Antarctic Tourism Down

The International Association of Antarctica Tour Operators or IAATO is reporting that the number of tourists visiting Antarctica dropped dramatically in 2008 according to a report from Outside Online. According to the preliminary numbers from 2008, 36,000 people visited the frozen continent, that’s down from the record high of 46,000 the year before.

The reason for the sharp drop? Like all things right now, the global recession is being blamed for the down turn, and 2009 is expected to remain slow. The IAATO predicts that the numbers will begin to rebound in 2010, but probably won’t flirt with those record numbers again until at least 2011 or 2012.

The down turn in visitors to Antarctica is likely to be hailed as good news by environmentalists, who have been issuing dire warnings the past few years on the impact that travel in the area would have on the fragile climate there. Some have called for putting caps on the number of visitors to the region to help protect the penguine and seal populations, while others cite the near disasterous accidents involving cruise ships over the past couple of years as reasons why there should be limits to travel in the area.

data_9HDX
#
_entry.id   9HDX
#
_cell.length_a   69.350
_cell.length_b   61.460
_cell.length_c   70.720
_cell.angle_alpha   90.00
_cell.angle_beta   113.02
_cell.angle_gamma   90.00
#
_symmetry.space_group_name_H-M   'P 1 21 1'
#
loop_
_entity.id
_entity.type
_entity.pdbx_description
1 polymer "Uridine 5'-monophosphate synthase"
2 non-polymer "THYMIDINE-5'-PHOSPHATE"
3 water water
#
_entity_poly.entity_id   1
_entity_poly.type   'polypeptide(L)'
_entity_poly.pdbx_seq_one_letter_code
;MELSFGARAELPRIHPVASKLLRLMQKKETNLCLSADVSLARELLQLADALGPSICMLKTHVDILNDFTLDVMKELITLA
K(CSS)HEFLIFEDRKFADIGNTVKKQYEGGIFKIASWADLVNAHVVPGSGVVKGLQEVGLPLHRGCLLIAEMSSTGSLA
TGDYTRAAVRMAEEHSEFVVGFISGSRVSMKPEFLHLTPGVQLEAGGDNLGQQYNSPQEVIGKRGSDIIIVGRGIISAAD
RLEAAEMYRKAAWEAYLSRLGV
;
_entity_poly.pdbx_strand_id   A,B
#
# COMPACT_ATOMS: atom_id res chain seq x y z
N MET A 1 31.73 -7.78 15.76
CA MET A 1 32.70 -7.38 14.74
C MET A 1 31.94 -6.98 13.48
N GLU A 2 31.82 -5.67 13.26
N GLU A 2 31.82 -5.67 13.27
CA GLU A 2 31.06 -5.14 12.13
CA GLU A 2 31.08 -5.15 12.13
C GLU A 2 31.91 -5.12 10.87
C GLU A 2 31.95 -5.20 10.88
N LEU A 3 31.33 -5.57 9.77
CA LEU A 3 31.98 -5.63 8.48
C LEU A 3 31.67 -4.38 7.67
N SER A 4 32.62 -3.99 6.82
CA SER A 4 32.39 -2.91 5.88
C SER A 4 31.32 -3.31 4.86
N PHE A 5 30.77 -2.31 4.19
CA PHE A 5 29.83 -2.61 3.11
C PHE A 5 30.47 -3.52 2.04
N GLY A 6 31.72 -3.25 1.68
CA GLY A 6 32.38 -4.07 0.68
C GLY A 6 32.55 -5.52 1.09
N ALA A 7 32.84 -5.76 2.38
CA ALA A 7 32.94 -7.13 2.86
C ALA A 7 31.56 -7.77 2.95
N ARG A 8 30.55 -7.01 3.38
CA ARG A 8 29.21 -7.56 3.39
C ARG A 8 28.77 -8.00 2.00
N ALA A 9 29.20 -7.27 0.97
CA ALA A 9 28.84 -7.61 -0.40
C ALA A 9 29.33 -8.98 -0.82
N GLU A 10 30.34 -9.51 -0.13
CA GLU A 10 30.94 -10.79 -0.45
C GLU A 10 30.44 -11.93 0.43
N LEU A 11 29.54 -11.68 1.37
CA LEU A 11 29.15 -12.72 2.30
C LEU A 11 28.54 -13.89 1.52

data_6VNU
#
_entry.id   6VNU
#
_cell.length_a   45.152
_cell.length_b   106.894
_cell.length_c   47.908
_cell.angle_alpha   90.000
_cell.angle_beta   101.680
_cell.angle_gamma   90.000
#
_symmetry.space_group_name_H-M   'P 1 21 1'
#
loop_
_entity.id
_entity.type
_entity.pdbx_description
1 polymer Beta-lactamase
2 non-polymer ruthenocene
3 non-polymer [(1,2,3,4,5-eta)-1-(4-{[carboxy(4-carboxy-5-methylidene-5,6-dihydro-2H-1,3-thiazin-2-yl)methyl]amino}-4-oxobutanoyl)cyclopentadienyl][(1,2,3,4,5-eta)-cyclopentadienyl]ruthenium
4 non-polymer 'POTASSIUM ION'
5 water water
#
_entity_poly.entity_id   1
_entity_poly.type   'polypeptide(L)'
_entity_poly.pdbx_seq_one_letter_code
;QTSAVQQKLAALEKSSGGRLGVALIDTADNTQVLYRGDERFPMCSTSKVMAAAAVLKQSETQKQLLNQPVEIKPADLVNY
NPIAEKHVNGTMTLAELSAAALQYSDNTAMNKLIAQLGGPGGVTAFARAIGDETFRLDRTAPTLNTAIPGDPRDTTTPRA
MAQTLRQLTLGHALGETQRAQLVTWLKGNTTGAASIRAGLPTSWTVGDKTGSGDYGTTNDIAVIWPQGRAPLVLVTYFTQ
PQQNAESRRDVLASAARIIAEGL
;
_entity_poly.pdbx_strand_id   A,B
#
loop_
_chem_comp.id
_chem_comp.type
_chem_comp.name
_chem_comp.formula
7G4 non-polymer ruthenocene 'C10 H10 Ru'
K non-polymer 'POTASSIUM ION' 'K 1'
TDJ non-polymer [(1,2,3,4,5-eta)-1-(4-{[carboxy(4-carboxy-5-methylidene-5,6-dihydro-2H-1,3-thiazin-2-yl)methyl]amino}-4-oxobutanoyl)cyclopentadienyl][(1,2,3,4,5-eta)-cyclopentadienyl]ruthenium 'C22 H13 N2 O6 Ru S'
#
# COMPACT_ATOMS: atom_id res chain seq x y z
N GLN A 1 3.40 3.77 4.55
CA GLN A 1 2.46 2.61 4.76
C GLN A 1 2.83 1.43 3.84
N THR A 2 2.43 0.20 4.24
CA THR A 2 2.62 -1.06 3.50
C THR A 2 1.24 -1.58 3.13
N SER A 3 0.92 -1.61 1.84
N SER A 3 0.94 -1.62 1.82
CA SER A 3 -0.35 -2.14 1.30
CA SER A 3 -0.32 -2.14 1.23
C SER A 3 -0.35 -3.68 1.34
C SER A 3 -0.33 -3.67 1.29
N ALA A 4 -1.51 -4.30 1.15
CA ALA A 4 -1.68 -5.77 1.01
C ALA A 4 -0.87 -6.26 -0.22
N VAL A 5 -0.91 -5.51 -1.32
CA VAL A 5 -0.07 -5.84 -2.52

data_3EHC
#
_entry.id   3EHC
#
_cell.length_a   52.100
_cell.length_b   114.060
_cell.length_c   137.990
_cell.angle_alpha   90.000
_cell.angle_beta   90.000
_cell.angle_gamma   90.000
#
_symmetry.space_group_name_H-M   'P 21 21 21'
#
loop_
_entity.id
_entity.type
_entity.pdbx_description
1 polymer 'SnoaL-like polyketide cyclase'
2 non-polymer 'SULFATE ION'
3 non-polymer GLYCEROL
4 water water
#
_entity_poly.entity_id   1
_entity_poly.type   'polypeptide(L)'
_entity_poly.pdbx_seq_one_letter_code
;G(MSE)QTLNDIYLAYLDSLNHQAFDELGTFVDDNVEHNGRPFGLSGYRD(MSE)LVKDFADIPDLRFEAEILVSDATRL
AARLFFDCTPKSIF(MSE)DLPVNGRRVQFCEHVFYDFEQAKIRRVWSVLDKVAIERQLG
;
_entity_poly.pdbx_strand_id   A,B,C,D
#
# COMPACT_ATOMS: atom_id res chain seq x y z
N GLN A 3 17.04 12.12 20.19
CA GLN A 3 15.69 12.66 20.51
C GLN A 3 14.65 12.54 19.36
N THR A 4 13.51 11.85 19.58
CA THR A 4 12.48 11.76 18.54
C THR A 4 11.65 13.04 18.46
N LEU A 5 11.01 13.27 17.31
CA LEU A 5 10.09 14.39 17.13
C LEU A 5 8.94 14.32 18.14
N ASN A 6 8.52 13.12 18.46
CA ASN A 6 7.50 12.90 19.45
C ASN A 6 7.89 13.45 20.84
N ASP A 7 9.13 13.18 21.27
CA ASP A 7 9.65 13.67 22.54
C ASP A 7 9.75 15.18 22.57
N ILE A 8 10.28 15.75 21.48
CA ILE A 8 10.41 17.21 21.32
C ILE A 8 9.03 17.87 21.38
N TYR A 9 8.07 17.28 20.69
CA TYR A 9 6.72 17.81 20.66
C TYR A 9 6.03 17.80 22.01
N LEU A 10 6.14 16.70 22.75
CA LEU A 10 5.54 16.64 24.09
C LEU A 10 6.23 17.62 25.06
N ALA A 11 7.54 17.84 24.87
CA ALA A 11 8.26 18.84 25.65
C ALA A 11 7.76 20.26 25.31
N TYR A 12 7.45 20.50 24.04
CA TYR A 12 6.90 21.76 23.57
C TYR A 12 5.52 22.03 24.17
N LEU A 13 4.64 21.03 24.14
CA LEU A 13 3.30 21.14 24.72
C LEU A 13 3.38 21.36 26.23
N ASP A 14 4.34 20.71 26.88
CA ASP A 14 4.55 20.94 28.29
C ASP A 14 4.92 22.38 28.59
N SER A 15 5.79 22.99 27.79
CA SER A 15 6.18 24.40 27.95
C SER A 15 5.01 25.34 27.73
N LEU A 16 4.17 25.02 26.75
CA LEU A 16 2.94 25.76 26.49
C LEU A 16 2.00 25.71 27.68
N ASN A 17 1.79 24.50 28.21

A spokesman for the IAATO stresses that the continent is massive in size, larger than Australia, and gets relatively few visitors each year, saying that the number of tourists “would fill a football stadium”. The organization also stresses that the travel companies chartered to operate in the area are committed to protecting the environment and protecting their clients.

It’s doubtful that we’ll ever see limits placed on the number of visitors to Antarctica, but thanks to the recession, it looks like there will be natural limits in place.